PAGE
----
Cattle and sheep producers are facing a dramatic increase in the incidence of liver fluke, following one of the wettest summers on record.
Vets have reported an ominous rise in the number of clinical liver fluke cases in cattle in the past fortnight.
"Last week, I saw six young bullocks with acute liver fluke," said Donal Lynch of Veterinary Ireland.
"That is almost unheard of because most acute fluke problems are found in old cows that have never been treated for them.
"We have seen cows with scour due to fluke and cases of 'bottlejaw' or oedema under the jaw of cattle.
"These are characteristics of animals suffering from liver problems caused by fluke," added Mr Lynch.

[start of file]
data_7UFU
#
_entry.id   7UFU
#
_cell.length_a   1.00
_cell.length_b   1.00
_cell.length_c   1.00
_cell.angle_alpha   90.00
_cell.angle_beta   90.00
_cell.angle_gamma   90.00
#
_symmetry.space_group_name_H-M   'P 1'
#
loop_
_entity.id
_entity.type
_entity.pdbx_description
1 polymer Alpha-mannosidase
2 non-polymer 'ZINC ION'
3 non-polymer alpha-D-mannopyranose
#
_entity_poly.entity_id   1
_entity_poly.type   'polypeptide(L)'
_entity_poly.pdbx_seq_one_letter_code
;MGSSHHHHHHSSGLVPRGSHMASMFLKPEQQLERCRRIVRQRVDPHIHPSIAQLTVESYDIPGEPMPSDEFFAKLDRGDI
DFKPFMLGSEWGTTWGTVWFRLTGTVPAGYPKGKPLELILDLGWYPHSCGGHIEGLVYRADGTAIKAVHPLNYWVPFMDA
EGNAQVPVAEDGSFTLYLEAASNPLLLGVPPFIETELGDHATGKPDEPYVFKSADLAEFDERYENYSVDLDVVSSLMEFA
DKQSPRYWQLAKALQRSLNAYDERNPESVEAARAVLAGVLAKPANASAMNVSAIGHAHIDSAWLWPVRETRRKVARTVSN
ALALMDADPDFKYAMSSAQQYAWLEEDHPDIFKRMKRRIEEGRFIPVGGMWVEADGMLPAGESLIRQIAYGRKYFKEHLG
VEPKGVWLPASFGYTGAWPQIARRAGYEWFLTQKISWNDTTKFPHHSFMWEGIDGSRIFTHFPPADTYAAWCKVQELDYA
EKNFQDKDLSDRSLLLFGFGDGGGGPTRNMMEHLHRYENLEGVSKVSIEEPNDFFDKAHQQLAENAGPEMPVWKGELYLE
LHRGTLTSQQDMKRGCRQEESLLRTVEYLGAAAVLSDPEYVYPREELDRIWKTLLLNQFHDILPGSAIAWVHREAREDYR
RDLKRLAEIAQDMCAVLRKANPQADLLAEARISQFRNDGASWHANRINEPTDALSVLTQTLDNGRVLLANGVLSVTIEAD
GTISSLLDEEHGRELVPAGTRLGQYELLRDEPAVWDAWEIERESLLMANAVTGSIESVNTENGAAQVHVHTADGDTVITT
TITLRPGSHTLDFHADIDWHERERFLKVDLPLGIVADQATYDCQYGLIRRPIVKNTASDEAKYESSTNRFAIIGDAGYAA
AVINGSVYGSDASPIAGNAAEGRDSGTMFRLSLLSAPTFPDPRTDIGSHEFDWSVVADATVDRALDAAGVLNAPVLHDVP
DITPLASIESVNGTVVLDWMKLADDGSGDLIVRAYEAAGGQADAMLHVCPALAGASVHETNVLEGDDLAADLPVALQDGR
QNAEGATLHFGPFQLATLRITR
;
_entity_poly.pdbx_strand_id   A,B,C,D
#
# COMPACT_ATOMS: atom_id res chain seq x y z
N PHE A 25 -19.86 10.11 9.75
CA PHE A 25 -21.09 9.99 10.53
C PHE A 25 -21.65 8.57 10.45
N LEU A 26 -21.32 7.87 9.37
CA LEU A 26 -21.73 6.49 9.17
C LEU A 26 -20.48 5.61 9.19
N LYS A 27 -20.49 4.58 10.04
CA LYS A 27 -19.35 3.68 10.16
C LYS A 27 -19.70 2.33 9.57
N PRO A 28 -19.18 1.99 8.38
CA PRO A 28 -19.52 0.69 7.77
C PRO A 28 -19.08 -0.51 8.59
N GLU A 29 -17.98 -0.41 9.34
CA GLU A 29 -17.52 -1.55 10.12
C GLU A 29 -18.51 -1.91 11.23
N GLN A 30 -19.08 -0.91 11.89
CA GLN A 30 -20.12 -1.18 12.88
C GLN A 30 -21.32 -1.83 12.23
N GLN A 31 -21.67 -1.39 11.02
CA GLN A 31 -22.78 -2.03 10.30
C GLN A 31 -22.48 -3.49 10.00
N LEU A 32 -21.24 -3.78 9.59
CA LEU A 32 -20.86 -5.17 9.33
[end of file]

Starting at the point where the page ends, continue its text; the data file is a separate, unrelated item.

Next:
Mr Lynch said he expected chronic fluke to be a massive problem for farmers in the coming months.
"Fluke infestation, combined with scarce and low quality fodder, could mean lots of problems for farmers next spring," he said.
Depending on the degree of infection, liver fluke can cause a 20pc drop in meat production in cattle and up to 30pc in sheep, and reduce milk production by 8pc in cows, according to Animal Health Ireland.
Fertility suffers and losses also occur due to the number of livers condemned in meat plants.
- Caitriona Murphy
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